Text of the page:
1. Toop said on July 21, 2017 at 5:08 pm
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        It’s not a problem with Firefox though, extensions cannot be updated to do shit like that without add-on reviewers catching them. Especially since WebExtensions are much easier to review.

        The Chrome store is nothing like Firefox’s in terms of safety, both privacy and security.

  2. Anonymous said on July 21, 2017 at 2:13 pm
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    I will choose “cancel” for all.

    1. Toop said on July 21, 2017 at 5:13 pm
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      Can permissions be granted or refused independently from one another ?

      Can the user access the list of permissions and modify them whenever he feels like it ?

      Are permissions asked up front upon first installation, or when they are required by an action ?

      Basically, is it the same as for site permissions ?

    2. Anonymous said on July 21, 2017 at 7:31 pm
      Reply

      They never asked for permission to make you crazy before. Now you need pills seeing your browser turning your tower into a phone every day a bit more, they ask. Please let me alone Mozilla.

  3. vux777 said on July 21, 2017 at 2:30 pm
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    this usually scares users and they end up uninstalling the extension

    1. ams said on July 21, 2017 at 4:25 pm
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      Acknowledging your observation, but what’s your point? Hopefully you’re not suggesting “should not facilitate informed decision-making because doing so might ‘scare the children’ among the userbase”.

      1. vux777 said on July 21, 2017 at 6:21 pm
        Reply

        @ams
        no point, just observation
        but since you started it…
        what’s the point of permissions?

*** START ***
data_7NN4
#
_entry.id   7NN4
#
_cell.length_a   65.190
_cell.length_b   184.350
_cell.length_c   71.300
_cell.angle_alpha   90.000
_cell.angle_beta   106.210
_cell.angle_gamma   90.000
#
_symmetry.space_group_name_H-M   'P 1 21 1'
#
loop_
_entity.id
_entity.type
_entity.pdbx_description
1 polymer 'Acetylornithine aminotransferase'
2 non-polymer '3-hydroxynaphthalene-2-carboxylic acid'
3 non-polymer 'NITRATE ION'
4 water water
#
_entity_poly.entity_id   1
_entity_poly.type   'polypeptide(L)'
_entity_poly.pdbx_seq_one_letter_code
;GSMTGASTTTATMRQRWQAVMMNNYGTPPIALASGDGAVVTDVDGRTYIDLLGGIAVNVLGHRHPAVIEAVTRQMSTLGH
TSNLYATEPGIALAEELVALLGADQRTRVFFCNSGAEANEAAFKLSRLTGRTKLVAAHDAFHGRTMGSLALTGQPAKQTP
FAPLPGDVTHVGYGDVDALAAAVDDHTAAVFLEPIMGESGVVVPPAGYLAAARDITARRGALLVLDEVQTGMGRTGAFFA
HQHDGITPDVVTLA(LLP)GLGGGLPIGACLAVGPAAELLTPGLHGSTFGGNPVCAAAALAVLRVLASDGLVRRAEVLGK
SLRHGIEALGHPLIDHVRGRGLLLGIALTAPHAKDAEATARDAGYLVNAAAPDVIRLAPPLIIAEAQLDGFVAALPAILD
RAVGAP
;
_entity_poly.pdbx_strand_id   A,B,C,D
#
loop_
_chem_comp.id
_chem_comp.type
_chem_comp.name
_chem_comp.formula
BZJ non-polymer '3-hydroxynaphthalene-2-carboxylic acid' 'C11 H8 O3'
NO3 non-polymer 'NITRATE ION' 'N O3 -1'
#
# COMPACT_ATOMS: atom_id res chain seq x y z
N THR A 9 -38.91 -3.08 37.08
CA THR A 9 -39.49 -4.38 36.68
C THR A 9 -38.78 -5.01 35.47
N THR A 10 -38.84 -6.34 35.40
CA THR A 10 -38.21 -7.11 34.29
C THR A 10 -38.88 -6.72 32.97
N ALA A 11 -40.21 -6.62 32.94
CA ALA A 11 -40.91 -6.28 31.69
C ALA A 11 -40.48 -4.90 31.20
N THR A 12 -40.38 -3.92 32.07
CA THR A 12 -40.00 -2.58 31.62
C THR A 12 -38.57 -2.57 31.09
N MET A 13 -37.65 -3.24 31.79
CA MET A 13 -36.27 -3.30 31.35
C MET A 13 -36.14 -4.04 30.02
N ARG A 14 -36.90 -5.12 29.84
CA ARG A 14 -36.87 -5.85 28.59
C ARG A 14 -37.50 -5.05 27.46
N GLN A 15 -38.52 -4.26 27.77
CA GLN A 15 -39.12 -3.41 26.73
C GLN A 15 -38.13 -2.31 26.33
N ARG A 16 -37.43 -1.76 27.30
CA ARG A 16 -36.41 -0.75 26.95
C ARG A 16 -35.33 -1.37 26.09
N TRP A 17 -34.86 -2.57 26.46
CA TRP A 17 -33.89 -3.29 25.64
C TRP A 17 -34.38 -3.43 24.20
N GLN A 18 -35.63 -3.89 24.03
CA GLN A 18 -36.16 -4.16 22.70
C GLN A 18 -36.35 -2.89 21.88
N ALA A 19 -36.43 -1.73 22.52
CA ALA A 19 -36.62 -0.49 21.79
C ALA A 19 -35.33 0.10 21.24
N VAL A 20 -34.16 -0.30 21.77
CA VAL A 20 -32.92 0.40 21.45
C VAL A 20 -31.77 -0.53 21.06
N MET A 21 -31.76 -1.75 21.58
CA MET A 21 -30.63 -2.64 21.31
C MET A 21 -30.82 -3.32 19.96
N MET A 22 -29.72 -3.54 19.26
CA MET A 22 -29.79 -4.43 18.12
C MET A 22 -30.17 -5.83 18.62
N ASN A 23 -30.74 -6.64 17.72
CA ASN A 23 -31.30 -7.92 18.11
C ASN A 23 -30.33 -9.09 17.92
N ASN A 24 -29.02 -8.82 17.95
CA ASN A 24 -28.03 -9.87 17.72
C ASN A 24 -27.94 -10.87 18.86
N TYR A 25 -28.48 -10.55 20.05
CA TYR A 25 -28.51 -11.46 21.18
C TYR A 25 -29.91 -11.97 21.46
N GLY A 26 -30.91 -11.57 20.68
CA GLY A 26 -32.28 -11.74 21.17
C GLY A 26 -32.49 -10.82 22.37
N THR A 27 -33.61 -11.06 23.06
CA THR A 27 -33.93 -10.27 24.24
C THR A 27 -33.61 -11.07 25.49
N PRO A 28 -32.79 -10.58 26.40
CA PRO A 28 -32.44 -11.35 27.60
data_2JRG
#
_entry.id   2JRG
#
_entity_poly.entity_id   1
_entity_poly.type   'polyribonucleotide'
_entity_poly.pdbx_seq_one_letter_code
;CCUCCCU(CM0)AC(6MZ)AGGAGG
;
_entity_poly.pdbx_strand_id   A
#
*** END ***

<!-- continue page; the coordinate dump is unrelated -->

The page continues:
in the current form, permissions are not useful, and I don’t see any point of presenting them to end users

        -“read and change data on all websites you visit”
        is used for most of the extensions, but also some potential malicious extension that will read your passwords and login inputs would have the same permission…
        If I were developer of that kind of extension, I could write all mambo-jumbo why permission is needed, I could even post some bs code on github etc.
        so what’s the point of permissions?
        they are too broad and misleading

    2. Anonymous said on July 21, 2017 at 7:22 pm
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      Or they just click the OK to get rid of it.

  4. Domanda said on July 21, 2017 at 3:55 pm
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    I have never been able to understand this move from add-ons to web extensions. To me it seems it only creates trouble for almost everyone and it is more privacy intrusive. I have heard the arguments but unfortunately I am either too stupid to understand it or it is just pure BS with the goal to turn FF into another Chrome version.

    Maybe somebody here can explain it in very very simple words since I believe a lot of people do not understand this move and the technical language behind it. Feel free to call me ignorant, maybe I am.

    1. Jed said on July 21, 2017 at 7:44 pm
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      Basically, XUL extensions have full access to the browser, which means that whilst they are much more powerful, they can do anything without your consent or knowledge (i.e. inject ads into pages, collect browsing data etc.), by introducing WebExtensions, it creates a more modular, permissions based system, that whilst yes is a bit less powerful it will be a lot more secure and better for privacy, especially if Mozilla allows the user to turn individual permissions on or off. It is also designed to be more stable, and once the majority of APIs are in place, should mean that broken or incompatible extensions are less of a problem than as with XUL.

      Currently it won’t be very powerful as it’s early days and still being developed. However, as focus shifts from the Photon and Quantum projects, more APIs will be developed, and depending on how WebExtensions plays out, certain requested APIs that have been marked as WONTFIX might be reconsidered.

      1. Domanda said on July 21, 2017 at 11:45 pm
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        Jed, thank you very much. If your explanation about this is right (more secure & more privacy) I won’t have any complaints anymore. Happy somebody was able to help me out.

  5. mike said on July 21, 2017 at 5:26 pm
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    Hate permissions.
    On Android they’re useless, taking user time over take it or leave it options.
    Security is non-existent on Android, we’re going to head the same way.